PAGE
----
Is it something that you can reasonably do? For example, if you want to become a brain surgeon but you have a tremor in your hand, you would be better off focusing your energy elsewhere. If you want to become a brain surgeon, and you are already in medical school, you’re on your way. You have a lot of work ahead of you, but it is possible! Her friends teased her that it would be tough for her to quit. She was always running out for a smoke. She felt that surely her goal is achievable.
Fail to plan=Plan to Fail
What could trip you up? So many things can trip a person up as they set out to achieve their goals. It’s important to consider these things, rather than to pretend they don’t exist. If you are prepared, you can jump over them or veer around them.
Milly was a smoker
She had been a smoker for about 10 years. It was a foolish habit she picked up as a teen and now that she was about to get married, she wanted to quit the habit. She knew that she and Stan would want children so it was better to tackle this problem head-on and start with a clean slate.
She made a plan.
Milly switched to “light” cigarettes. Then each day she smoked one less cigarette than she did the previous day. She also scheduled her smoke breaks. She thought about the things that her habit fulfilled in her. It gave her something to do with her hands so she took up crocheting while she watched TV. It gave her mouth something to do, as well. She began to chew gum to avoid fulfilling that need with extra calories that could lead to extra pounds. She brushed her teeth more often and liked the fresh feeling of a clean mouth. She knew she liked to smoke if she had a drink out with her friends, so she declined alcohol for months. Eventually, all of these things led her to a place where she felt ready to quit smoking completely.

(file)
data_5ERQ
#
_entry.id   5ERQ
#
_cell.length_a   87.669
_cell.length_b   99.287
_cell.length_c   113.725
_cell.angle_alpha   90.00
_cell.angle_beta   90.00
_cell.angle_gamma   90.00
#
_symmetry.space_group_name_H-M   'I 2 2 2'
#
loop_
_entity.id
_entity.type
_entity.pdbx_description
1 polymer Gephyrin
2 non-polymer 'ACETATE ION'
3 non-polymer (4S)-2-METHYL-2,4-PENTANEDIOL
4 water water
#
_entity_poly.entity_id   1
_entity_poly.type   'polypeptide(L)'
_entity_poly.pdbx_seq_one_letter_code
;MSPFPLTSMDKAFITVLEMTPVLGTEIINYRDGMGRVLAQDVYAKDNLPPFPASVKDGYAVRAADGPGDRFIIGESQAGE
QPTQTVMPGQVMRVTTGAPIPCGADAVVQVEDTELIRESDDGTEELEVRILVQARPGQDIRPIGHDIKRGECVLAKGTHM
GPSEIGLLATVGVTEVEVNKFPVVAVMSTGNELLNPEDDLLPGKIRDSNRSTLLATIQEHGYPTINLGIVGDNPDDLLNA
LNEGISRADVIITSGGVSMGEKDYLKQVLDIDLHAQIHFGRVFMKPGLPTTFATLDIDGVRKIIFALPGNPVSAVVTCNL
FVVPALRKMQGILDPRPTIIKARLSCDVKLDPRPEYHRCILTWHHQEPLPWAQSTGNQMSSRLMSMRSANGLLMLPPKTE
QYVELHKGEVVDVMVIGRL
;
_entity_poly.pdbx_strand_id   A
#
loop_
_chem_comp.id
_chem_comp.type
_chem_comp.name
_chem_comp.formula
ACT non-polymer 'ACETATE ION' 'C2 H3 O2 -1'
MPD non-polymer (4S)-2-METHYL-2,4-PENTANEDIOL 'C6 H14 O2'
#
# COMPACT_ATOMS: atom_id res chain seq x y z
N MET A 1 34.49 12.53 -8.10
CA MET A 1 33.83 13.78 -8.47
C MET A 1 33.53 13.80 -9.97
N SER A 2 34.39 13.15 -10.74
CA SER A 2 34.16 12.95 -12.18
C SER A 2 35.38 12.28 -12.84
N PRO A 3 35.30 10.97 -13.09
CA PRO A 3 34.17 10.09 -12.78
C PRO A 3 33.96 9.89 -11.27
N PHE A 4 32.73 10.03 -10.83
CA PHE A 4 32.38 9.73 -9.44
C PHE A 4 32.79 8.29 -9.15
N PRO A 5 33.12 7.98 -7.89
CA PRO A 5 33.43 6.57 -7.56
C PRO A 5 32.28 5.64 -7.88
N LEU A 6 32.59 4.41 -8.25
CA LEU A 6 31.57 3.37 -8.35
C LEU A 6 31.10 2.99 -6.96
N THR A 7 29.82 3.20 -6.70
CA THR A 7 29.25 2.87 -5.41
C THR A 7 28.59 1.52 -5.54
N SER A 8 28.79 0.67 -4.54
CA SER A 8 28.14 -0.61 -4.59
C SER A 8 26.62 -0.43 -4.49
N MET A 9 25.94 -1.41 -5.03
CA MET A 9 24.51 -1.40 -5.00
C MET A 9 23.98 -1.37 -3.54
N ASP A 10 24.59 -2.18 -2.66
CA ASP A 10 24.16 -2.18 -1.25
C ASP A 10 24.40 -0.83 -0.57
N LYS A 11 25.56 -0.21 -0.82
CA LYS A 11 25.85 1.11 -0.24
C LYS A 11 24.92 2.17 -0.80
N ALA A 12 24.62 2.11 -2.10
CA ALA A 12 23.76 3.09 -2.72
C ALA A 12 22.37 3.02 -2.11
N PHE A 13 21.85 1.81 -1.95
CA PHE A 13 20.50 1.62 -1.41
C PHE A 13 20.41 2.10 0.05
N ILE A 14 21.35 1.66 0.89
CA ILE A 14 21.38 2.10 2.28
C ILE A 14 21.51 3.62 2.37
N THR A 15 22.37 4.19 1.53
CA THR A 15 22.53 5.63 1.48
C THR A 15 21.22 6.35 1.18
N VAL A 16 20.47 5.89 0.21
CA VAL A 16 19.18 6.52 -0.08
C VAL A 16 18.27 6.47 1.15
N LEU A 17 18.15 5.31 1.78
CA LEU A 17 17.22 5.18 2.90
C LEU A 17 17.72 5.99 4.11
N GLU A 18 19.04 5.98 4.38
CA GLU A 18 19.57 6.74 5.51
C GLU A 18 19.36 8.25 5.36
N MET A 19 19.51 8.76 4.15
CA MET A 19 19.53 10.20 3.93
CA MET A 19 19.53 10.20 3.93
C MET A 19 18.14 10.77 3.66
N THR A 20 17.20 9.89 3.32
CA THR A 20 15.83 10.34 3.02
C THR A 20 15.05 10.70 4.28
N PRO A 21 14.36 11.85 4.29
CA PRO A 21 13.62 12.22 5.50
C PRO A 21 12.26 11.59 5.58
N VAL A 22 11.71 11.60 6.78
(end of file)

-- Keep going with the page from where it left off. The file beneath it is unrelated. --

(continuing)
Decide if your goal is achievable
No one else can decide this, and don’t you dare let them! If Milly had listened to her friends, she might still be smoking. Instead, she decided, “This goal is achievable,” and put her plan into action. What is your plan? Really think it through, like Milly did. Your goal might be to lose 25 pounds or to get your GED. It could be to publish your first novel. Whatever your goal is for 2019, if you are still holding onto it, it’s likely your goal is achievable.
Next week, we will look at whether or not the things in your plan are relevant to reaching your goal. Until then, I would love to hear about a goal you reached, despite the naysayers. Tell us about it in the comments, below.
What Are YOUR Thoughts?
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I am an author, writer, and speaker and homeschooling mom of 3. Since doctors diagnosed my husband, Dan with stage IV lung cancer in 2012, I’ve focused my writing and speaking on helping cancer patients and their families advocate for themselves and live life to the fullest, in spite of their illness. My goal is to help people face cancer with grace. My books are available at Amazon.com:
I also blog about living with cancer at Facing Cancer with Grace.button